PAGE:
Why did you want the Athletic Director job?
I had a bunch of other parents and people in the community say “Hey, you should look at the Athletic Director job, you’d be a great fit, we need someone with diplomacy for this job,” which is true. So I talked to my family about it and we thought this could be a perfect fit because I just love coaching and my only concern was I love the teacher-student connection they have because it’s more intimate. I realized in this role I can have a big effect on the student athlete population and still be involved in coaching, which is good.
Before Piedmont, what were your other careers?
I was an All-American water polo player. That was the highlight of my college experience. My first job out of college I was a sales representative for a startup in the sports arena called Active.com, so I learned early how entrepreneurship works. Eventually I went back to Business School at UCLA to get my MBA, thinking I was going to start my own company, but I got recruited by IBM. My love had always been international affairs, and I was always reading The Economist and these nerdy international affairs magazines. There’s something called the Foreign Service Exam, and I scored high enough to be accepted as a diplomat. That was kind of like a life dream of mine and I probably would have done it forever if it wasn’t for family considerations. So I did it for 7 years, and my first post was in Togo, West Africa, running the embassy there. I was always very involved with the public affairs, which was working with the media and doing cultural outreach to teach people about US culture. Then I went to Norway, and what I really loved was working with our intelligence folks in the embassy and our partners in Norway to combat violent extremism. I’ve been coaching a lot since I’ve been back in the Bay Area for the last couple years, club water polo and USA Olympic development program water polo, helping pick the junior national teams.
What will you bring to the role?
I am focused on making the athletics run smoothly. It’s going to take me awhile to get on track, my first priority is to hire an Assistant Athletic Director. So I’m trying to get someone in that position as soon as possible because that’s the administrative side and that’s the side I would love to spend less time on so I can focus on the strategic end of things, like helping the students and helping the coaches become better coaches, which is what I really want to do in this role. I have some fun ideas, and I have to say Adam Littlefield and Eric Mapes and Irma are all very supportive, and I’m very excited about that. I want to get input from everybody and get to know everybody, so in general, my first responsibility is to make sure everybody knows I can help and can keep the programs running. After that I can focus on what little fun things we can do to make it better.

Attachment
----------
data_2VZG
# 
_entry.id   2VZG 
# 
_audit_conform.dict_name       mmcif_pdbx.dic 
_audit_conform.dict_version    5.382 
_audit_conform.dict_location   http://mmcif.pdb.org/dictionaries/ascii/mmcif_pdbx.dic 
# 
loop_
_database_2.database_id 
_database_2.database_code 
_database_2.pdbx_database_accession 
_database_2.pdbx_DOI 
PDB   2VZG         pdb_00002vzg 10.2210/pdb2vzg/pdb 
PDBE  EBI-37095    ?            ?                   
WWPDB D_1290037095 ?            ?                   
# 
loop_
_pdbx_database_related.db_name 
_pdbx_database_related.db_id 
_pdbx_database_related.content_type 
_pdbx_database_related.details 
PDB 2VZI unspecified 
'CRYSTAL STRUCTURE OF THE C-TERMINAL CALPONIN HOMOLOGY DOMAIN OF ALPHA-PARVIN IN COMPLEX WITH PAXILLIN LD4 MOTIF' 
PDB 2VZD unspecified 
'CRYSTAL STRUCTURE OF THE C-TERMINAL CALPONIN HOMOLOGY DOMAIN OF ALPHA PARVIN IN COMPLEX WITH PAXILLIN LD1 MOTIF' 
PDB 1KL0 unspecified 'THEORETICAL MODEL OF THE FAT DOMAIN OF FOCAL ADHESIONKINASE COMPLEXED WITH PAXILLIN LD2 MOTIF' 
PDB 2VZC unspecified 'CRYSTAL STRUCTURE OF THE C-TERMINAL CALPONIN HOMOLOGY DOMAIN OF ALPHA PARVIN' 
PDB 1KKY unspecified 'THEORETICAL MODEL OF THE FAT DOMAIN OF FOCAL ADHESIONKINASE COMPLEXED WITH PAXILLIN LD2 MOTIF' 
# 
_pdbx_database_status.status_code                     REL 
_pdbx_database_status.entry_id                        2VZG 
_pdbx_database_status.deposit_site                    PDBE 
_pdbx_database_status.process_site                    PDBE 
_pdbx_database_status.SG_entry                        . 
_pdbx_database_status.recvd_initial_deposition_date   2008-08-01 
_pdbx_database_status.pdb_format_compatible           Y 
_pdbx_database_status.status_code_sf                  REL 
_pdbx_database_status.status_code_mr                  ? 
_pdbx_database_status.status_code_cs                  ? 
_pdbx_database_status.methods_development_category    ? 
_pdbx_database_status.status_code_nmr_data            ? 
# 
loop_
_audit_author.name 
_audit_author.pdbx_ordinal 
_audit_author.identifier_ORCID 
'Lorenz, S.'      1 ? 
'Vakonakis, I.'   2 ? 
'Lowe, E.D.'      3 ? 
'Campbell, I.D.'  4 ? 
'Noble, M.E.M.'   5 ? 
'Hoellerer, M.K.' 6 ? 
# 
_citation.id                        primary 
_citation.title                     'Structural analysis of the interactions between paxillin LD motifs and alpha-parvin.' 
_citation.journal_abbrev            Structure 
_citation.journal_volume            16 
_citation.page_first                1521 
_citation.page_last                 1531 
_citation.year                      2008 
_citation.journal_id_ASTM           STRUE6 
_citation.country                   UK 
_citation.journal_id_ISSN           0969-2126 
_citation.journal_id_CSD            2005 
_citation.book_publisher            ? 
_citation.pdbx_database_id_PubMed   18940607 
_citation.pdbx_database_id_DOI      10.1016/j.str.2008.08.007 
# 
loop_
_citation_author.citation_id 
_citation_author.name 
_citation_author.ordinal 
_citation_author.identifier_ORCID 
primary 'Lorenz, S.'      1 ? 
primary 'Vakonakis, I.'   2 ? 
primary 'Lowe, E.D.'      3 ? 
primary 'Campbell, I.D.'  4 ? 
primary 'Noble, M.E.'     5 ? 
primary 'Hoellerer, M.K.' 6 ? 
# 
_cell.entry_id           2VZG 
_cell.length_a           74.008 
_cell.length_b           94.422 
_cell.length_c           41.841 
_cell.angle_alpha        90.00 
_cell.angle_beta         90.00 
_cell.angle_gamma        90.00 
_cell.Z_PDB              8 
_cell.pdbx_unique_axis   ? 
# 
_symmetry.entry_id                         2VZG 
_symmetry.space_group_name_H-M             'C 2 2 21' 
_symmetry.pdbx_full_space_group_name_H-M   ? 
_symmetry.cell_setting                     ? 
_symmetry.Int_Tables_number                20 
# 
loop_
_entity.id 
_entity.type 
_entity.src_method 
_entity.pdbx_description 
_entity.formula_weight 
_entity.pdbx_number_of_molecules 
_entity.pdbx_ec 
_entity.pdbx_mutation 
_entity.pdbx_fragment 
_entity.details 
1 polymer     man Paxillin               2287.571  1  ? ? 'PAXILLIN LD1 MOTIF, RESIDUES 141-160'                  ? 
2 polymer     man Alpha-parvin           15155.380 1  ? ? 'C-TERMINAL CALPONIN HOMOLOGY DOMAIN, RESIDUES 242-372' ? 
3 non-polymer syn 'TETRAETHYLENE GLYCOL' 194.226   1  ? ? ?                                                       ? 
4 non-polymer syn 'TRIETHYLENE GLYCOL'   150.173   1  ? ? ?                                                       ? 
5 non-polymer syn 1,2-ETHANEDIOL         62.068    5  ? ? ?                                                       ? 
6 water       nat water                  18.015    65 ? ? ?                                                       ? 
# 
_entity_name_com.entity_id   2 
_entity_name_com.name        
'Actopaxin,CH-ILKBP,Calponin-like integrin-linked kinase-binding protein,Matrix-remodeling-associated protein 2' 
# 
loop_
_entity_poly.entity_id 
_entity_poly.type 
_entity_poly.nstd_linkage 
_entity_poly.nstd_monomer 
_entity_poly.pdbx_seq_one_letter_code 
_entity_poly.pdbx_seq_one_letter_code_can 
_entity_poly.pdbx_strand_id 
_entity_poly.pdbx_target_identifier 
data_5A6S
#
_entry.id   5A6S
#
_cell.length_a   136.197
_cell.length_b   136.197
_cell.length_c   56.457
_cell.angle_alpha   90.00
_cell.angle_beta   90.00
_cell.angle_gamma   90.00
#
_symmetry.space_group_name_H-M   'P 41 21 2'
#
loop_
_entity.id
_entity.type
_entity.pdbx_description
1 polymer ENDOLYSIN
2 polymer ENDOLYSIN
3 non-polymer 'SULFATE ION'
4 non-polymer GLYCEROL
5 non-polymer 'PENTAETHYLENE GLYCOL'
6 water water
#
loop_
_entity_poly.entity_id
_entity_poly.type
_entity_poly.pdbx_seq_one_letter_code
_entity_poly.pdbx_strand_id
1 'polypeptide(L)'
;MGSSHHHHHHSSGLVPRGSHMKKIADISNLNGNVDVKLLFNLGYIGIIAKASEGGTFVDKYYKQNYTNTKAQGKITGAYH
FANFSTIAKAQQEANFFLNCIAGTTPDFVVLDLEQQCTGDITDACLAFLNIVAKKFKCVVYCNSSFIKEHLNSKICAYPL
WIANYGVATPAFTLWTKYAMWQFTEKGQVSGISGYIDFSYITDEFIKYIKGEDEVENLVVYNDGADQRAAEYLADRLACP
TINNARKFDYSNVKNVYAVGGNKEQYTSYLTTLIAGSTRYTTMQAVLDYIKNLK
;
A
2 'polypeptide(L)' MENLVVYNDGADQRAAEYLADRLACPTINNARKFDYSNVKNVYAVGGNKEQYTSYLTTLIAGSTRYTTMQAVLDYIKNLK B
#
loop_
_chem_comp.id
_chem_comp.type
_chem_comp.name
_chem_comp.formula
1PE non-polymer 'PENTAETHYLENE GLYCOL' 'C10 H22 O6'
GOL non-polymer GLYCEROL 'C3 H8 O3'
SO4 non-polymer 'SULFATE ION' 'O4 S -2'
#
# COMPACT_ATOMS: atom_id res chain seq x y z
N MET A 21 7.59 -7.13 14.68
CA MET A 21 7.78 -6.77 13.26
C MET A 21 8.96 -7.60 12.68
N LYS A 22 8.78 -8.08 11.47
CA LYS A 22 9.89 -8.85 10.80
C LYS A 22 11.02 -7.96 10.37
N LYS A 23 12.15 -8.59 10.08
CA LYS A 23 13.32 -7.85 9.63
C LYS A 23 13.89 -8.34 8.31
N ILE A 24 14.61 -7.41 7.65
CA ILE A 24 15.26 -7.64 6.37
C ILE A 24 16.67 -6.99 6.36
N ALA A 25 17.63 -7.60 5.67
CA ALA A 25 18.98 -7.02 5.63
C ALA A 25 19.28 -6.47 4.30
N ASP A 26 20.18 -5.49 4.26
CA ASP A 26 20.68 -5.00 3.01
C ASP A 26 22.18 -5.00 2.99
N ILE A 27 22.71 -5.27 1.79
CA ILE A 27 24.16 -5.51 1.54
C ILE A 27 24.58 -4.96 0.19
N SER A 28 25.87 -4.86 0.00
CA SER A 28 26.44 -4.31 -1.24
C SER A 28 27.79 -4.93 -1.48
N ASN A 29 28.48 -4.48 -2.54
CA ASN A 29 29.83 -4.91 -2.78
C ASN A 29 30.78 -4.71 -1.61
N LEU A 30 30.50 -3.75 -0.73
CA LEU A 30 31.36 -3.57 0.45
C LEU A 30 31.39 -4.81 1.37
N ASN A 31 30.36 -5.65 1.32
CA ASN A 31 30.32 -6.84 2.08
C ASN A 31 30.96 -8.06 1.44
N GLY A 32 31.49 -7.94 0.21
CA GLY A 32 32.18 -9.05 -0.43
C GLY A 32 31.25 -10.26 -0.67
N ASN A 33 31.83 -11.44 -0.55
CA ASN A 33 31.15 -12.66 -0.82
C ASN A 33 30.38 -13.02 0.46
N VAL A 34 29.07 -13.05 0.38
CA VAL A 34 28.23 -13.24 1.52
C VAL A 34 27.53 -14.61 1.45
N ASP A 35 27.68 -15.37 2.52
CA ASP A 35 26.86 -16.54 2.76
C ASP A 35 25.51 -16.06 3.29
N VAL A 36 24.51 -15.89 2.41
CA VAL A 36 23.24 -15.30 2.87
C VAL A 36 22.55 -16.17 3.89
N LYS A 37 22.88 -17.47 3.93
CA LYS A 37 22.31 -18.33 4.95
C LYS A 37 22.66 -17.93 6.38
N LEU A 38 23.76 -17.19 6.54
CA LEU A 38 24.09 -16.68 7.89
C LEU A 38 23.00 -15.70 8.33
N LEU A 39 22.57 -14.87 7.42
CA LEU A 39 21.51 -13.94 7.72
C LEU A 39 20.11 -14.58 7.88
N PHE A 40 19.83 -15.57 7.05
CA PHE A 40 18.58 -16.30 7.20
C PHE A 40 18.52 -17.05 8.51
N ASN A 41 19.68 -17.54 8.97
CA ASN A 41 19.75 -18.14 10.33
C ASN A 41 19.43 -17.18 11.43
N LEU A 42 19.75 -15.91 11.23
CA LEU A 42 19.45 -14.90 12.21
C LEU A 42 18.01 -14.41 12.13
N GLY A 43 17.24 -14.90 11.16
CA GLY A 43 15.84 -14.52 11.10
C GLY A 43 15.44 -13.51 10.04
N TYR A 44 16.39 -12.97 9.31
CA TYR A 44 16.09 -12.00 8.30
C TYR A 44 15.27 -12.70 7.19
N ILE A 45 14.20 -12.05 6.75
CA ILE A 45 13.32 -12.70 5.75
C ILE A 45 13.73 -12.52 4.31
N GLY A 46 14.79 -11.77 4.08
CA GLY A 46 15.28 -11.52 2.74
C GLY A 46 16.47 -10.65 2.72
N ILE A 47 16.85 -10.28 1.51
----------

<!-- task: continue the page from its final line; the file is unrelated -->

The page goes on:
Have there been any hardships so far?
It’s a challenge to learn a new job. I came in and everyone wants to tell me something right off the bat. I’m used to being in control and organized and prepared, and it got so overwhelming. I’m really excited for the challenge of making everything organized and running smoothly. I’m enjoying myself.
What’s one thing the student body should know about you?
I’m a really enthusiastic guy that’s a kid at heart. So I want to get to know students and what the water polo team would tell you is that I will support you guys 150 percent. For my water polo players, they know that they can come to me for anything and I will always have their back. The reason I’m doing this job rather than a high paying Silicon Valley job is because I love working with high school students, and I want you guys to succeed in life. I’m very open and available and that’s what I want the students to know.
What are you most excited about?
Piedmont is such a small community so I’m most excited about becoming a part of that community. In the sports community, I want us all to be supportive of one another. I feel like the attitude is there for that and I want to promote that. Every sports team is a team, but if you broadened out even further, you would see that this is really a team here at the school and we should all support each other.